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Retire in Waldport, Oregon?
Overview: The motto of this former logging town, which sits on Oregon's mid-coast, is "where the forest meets the sea,' and it is easy to understand why. Nestled on the peaceful Alsea River Bay, Waldport is just minutes away from the 630,000-acre Siuslaw National Forest. It has an "old salt" feeling, a rustic but comfortable waterfront village far from big city hassles.
The town's most recognizable landmark is the Alsea Bay Bridge, which spans the bay. The bridge has an interpretive center, guided walks and clamming demonstrations (because clamming and crabbing are particularly popular here). The Port of Alsea features boat moorage and a crabbing float, and the city has a free crabbing dock on the river. Small pleasure craft and commercial boats bob in the small harbor. The Waldport Community Center hosts a Wednesday Farmers' and Crafters' Market, and the Green Bike Co-op maintains a fleet of community-share bikes. The Kayak Shack, a project of the local high school, offers tours of the bay and Lint Slough Reservoir. Residents also enjoy whale watching, tide pool investigating and golfing on the town's nine hole course.
There are miles of explorable beaches nearby, and Waldport's Beachcomber Days, first celebrated in 1957, is a festival of music, dance, and food. Neighborhoods toward the Pacific are fairly well defined, while those on the east side meander through the woods. Housing consists primarily of single family homes, including bungalows, rambling ranches, cottages and Victorians. Some are a litle funky with plenty of character, and many sit on large, overgrown lots.
Population: 2,300 (city proper)
Percentage of Population Age 45 or Better: 48%
Cost of Living: 5% above the national average
Median Home Price: $275,000
Climate: Waldport sees little snow but receives, on average, 68 inches of rain per year. Summer temperatures are in the 50s and 60s, and and winter temperatures are in the 40s and 50s. Skies are often overcast, and the wind is often blowing.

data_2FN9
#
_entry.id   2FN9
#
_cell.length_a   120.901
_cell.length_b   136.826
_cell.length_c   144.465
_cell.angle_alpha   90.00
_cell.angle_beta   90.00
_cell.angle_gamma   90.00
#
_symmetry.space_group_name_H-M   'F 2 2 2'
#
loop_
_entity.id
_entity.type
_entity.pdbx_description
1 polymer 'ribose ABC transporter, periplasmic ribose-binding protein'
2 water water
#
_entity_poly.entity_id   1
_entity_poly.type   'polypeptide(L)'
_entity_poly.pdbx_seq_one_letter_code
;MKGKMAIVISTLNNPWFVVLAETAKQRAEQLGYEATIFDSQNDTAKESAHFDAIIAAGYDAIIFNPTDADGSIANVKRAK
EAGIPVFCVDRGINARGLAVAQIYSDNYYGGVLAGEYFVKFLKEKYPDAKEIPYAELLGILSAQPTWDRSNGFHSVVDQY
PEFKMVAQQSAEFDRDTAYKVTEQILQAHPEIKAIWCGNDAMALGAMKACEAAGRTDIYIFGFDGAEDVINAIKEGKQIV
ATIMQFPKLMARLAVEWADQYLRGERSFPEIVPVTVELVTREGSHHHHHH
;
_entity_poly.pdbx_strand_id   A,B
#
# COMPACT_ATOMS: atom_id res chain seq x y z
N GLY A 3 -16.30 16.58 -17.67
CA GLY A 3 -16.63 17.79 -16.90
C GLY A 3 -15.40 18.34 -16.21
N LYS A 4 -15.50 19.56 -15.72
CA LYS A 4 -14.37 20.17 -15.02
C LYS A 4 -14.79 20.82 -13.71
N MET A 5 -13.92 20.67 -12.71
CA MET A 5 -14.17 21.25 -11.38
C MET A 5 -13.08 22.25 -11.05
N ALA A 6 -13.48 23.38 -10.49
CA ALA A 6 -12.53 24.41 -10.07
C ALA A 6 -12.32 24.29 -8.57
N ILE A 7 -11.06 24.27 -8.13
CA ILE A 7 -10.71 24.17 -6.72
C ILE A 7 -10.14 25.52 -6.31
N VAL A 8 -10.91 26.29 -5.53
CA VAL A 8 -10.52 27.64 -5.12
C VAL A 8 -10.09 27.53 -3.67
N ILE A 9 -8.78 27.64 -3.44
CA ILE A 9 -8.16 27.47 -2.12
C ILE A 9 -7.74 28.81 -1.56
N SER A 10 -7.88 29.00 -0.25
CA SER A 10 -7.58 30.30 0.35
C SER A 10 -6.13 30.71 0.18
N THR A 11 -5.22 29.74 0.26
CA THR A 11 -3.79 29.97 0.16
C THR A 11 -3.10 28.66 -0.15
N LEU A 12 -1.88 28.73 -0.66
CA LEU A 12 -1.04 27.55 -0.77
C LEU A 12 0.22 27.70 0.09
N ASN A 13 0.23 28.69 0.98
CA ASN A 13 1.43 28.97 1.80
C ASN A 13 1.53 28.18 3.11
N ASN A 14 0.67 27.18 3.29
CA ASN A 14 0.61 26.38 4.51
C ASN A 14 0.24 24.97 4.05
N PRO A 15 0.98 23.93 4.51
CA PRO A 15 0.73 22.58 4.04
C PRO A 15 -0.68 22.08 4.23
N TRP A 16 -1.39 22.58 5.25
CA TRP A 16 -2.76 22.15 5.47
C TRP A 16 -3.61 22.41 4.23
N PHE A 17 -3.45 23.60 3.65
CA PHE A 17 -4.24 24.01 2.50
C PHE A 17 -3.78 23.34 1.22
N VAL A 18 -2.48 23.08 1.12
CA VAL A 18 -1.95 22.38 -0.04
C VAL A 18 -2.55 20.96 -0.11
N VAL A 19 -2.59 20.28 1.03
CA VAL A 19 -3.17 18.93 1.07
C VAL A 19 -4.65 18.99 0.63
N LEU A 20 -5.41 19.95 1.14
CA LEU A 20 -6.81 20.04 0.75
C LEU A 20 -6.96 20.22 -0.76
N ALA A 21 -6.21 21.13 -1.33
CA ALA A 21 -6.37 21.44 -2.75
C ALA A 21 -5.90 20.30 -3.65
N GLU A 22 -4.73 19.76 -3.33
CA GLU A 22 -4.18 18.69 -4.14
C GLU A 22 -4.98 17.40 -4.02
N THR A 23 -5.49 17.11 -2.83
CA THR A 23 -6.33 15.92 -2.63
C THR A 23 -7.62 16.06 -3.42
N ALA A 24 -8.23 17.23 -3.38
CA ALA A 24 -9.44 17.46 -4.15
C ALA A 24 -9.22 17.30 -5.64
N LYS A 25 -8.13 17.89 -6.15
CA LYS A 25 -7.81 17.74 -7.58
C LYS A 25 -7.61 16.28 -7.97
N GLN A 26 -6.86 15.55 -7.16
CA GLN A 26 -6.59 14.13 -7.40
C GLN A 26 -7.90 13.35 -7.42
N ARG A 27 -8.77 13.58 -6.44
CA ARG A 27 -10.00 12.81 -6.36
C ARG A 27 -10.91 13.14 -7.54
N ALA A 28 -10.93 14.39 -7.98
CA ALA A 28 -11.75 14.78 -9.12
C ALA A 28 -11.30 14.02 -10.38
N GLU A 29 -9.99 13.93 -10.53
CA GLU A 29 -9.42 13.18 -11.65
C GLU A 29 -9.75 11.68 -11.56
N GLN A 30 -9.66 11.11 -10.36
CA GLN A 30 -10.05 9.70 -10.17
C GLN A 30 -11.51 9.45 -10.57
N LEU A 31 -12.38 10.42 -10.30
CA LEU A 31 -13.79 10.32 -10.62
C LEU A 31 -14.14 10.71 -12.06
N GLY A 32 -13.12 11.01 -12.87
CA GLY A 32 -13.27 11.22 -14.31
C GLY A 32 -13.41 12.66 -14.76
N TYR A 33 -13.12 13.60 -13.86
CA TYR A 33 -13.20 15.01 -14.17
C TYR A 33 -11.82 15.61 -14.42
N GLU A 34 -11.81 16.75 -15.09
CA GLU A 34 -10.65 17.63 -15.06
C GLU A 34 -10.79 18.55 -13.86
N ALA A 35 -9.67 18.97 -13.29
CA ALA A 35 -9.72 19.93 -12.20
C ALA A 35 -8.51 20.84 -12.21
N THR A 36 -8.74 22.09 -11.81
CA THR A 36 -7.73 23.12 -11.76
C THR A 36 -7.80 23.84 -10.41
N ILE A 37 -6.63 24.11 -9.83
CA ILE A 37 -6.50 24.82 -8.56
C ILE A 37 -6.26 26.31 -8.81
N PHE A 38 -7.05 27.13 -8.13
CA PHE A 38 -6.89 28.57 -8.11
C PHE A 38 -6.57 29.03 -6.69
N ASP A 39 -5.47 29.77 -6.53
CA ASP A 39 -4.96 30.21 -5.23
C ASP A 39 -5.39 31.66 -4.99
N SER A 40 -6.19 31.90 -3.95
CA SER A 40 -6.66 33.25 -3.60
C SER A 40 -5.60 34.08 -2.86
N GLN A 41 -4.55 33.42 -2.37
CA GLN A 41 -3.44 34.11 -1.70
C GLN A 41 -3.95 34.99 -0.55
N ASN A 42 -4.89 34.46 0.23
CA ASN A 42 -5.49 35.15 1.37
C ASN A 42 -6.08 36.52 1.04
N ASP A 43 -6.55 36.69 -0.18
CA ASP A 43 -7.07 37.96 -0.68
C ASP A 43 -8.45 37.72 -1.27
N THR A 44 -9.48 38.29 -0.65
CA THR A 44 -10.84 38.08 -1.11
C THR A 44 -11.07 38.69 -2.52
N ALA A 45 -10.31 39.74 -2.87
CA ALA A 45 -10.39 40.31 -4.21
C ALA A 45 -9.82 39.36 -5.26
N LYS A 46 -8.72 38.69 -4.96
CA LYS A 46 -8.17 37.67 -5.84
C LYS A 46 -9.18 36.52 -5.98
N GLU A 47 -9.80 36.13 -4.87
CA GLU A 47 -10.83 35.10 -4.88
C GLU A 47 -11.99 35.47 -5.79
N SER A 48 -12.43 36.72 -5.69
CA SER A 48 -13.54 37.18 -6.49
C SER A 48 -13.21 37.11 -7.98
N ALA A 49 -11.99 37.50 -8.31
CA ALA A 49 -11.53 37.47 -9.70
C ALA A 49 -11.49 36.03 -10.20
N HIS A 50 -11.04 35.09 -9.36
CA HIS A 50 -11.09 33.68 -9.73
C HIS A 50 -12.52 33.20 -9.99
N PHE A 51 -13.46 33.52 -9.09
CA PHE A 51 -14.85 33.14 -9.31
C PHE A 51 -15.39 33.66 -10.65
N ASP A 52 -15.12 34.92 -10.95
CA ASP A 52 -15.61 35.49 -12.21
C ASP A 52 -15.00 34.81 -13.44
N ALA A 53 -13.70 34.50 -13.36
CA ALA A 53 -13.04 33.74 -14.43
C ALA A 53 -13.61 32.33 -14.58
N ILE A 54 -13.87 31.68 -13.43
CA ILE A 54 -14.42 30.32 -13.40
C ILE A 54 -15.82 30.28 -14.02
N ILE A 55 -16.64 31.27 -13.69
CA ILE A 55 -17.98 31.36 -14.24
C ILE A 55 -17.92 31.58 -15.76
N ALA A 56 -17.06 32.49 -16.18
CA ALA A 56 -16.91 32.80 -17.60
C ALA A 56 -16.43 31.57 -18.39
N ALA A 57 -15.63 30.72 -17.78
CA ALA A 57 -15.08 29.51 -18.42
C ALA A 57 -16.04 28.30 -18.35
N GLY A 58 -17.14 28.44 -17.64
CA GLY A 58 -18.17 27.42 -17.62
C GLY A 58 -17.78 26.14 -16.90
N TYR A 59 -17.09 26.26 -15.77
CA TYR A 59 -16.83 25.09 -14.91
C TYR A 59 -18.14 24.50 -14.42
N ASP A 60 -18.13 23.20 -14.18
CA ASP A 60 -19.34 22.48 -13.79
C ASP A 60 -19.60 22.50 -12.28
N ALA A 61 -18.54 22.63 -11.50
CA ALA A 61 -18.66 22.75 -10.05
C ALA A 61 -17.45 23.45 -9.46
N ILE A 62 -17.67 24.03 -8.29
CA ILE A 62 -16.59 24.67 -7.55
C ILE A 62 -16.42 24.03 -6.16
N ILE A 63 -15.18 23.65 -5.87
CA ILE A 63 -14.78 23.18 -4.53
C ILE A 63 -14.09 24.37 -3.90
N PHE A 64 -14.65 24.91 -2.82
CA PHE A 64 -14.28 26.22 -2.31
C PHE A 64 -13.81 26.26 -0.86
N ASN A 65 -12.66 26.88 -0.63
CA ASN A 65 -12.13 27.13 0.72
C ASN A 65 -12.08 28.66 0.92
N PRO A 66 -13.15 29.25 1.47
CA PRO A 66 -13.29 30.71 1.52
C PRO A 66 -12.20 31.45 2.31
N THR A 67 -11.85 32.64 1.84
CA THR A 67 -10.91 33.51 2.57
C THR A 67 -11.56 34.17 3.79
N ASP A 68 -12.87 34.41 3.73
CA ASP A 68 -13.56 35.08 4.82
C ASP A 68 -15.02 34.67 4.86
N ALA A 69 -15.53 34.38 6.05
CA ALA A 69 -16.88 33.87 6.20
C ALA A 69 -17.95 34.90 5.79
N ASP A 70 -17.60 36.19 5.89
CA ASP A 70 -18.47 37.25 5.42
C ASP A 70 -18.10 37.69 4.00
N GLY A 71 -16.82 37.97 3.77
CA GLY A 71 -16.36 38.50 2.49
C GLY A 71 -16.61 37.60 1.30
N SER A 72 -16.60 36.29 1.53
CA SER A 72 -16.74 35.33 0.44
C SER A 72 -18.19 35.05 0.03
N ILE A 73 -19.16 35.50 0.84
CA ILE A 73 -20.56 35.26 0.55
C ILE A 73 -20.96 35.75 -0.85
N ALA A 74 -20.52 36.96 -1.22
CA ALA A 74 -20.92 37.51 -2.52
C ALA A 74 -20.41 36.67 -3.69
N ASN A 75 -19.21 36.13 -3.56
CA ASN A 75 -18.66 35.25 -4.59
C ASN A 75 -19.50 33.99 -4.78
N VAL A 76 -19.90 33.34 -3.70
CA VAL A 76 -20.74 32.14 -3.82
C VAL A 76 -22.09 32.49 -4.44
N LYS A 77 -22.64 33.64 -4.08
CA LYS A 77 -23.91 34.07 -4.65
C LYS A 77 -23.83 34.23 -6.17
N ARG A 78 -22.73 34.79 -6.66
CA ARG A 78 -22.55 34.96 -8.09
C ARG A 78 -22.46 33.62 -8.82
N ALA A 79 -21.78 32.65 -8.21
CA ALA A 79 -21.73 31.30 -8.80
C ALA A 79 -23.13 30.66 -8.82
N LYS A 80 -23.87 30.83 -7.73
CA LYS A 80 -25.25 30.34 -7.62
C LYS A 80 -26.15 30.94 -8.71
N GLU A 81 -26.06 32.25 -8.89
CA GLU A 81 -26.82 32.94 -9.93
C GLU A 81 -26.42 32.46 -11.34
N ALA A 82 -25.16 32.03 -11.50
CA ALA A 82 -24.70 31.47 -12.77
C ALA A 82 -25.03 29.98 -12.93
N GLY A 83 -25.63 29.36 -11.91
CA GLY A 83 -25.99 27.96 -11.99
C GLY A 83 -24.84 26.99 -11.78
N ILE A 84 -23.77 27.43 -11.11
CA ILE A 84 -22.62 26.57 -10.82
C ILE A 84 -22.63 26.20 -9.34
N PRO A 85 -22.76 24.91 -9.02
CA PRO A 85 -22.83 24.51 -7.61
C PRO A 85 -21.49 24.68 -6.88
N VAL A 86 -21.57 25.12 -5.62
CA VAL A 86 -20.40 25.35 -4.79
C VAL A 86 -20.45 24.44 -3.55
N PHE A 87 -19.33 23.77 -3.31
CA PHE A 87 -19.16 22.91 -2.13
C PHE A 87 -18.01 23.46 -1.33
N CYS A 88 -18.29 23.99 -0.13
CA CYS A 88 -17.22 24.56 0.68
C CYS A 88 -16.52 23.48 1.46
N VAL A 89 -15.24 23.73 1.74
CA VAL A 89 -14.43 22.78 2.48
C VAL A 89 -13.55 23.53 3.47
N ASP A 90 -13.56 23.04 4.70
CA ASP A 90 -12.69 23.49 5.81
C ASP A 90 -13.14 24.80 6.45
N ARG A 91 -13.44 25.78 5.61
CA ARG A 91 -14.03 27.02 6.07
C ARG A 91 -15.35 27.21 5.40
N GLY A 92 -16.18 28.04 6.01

At Least One Hospital Accepts Medicare Patients? No, but Samaritan Pacific is 15 miles away in Newport and accepts Medicare patients.
At Least One Hospital Accredited By Joint Commission? No. The nearest accredited hospital is Good Samaritan in Corvallis, 42 miles away.
Public Transit: Yes, provided by the county, but it is an on call system.
Crime Rate: Meets the national average
Public Library: Yes
Political Leanings: Liberal
Is Oregon Considered Tax Friendly for Retirement? No
Cons: Jobs are few and low paying. The earthquake risk is 350% above the national average.
Notes: Waldport is remote, but has grown by 16% within the last decade. There are a few national chain stores, but most retailers are local mom and pop shops.
Recommended as a Retirement Spot? Yes, although the distance to an accredited hospital should be weighed.
Oregon became a territory in 1846, but its request to become a state was bogged down by Congress and the free versus slave state debate. Southern politicians finally allowed Oregon to enter the Union as a free state on February 14, 1859.
Although the 42nd parallel marks its southern border, water delineates most of the Beaver State's boundaries. The Columbia River separates Washington from Oregon on the north. The Snake River helps form the state's eastern border with Idaho. The Pacific Ocean is on its western edge.
Oregon is one of the country's most geographically diverse states and is characterized by volcanoes, dense forests, high deserts, and abundant bodies of water. For its latitude, its climate is mild. Mount Hood, at 11,249 feet, is the state's highest point. Crater Lake, the center of the state's only national park, is the deepest lake in the United States.
Timber, fishing, and hydroelectric power have pushed the state's economy in the past. Technology, however, is finding a firm footing. Tektronix and Intel helped establish the state's Silicon Forest. Notable companies who are or have been part of the forest include Google, eBay, Airbnb, and WebMD. Sportswear companies like Columbia and Nike also bring in billions to the state.
Portland, the state's most populous city, has more breweries in its boundaries than any other in the world. As of 2016, there were more than 60. The city boasts the world's smallest park. Mill Ends Park, dedicated in 1948, is a total of 452 square feet.
Population - 4,093,465
Persons 65 years old and over - 17%
High school graduates, persons age 25+ - 89%
Bachelor's degree or higher, age 25+ - 31%
Persons of Hispanic or Latino origin - 12%
White persons, not Hispanic - 76%
Median household income - $51,243
Median home value - $237,300
Social Security taxed? No
Source: U.S. Census Bureau
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